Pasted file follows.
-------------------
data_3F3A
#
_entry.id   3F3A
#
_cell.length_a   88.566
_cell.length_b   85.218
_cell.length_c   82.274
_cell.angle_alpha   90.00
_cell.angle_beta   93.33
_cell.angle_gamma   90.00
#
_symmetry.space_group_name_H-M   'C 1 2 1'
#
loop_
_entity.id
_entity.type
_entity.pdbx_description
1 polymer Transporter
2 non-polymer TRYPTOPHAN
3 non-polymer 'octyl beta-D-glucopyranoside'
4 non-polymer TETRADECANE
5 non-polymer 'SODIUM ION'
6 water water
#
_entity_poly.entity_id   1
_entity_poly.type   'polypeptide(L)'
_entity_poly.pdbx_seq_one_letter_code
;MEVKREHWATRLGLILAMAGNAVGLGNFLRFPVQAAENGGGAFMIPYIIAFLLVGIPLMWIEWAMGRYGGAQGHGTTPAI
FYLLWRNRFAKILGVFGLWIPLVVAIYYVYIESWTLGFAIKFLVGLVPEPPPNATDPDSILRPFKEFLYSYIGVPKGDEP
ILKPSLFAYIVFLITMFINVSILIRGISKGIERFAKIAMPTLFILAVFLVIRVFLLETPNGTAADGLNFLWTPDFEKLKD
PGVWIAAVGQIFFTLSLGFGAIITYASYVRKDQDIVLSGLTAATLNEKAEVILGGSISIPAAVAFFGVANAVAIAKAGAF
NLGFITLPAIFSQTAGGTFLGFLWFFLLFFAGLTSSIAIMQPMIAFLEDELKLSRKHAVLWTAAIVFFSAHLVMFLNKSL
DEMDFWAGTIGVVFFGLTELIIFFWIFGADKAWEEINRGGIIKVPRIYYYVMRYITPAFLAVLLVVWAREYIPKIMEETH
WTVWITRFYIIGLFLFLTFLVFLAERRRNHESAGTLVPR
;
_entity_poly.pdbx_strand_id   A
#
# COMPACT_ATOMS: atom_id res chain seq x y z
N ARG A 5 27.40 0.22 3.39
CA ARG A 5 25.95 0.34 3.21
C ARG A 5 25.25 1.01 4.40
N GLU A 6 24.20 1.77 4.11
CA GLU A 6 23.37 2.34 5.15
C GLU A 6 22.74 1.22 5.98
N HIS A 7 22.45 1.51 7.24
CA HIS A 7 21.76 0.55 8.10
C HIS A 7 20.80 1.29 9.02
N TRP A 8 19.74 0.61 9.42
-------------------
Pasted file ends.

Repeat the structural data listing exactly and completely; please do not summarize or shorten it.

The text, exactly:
data_3F3A
#
_entry.id   3F3A
#
_cell.length_a   88.566
_cell.length_b   85.218
_cell.length_c   82.274
_cell.angle_alpha   90.00
_cell.angle_beta   93.33
_cell.angle_gamma   90.00
#
_symmetry.space_group_name_H-M   'C 1 2 1'
#
loop_
_entity.id
_entity.type
_entity.pdbx_description
1 polymer Transporter
2 non-polymer TRYPTOPHAN
3 non-polymer 'octyl beta-D-glucopyranoside'
4 non-polymer TETRADECANE
5 non-polymer 'SODIUM ION'
6 water water
#
_entity_poly.entity_id   1
_entity_poly.type   'polypeptide(L)'
_entity_poly.pdbx_seq_one_letter_code
;MEVKREHWATRLGLILAMAGNAVGLGNFLRFPVQAAENGGGAFMIPYIIAFLLVGIPLMWIEWAMGRYGGAQGHGTTPAI
FYLLWRNRFAKILGVFGLWIPLVVAIYYVYIESWTLGFAIKFLVGLVPEPPPNATDPDSILRPFKEFLYSYIGVPKGDEP
ILKPSLFAYIVFLITMFINVSILIRGISKGIERFAKIAMPTLFILAVFLVIRVFLLETPNGTAADGLNFLWTPDFEKLKD
PGVWIAAVGQIFFTLSLGFGAIITYASYVRKDQDIVLSGLTAATLNEKAEVILGGSISIPAAVAFFGVANAVAIAKAGAF
NLGFITLPAIFSQTAGGTFLGFLWFFLLFFAGLTSSIAIMQPMIAFLEDELKLSRKHAVLWTAAIVFFSAHLVMFLNKSL
DEMDFWAGTIGVVFFGLTELIIFFWIFGADKAWEEINRGGIIKVPRIYYYVMRYITPAFLAVLLVVWAREYIPKIMEETH
WTVWITRFYIIGLFLFLTFLVFLAERRRNHESAGTLVPR
;
_entity_poly.pdbx_strand_id   A
#
# COMPACT_ATOMS: atom_id res chain seq x y z
N ARG A 5 27.40 0.22 3.39
CA ARG A 5 25.95 0.34 3.21
C ARG A 5 25.25 1.01 4.40
N GLU A 6 24.20 1.77 4.11
CA GLU A 6 23.37 2.34 5.15
C GLU A 6 22.74 1.22 5.98
N HIS A 7 22.45 1.51 7.24
CA HIS A 7 21.76 0.55 8.10
C HIS A 7 20.80 1.29 9.02
N TRP A 8 19.74 0.61 9.42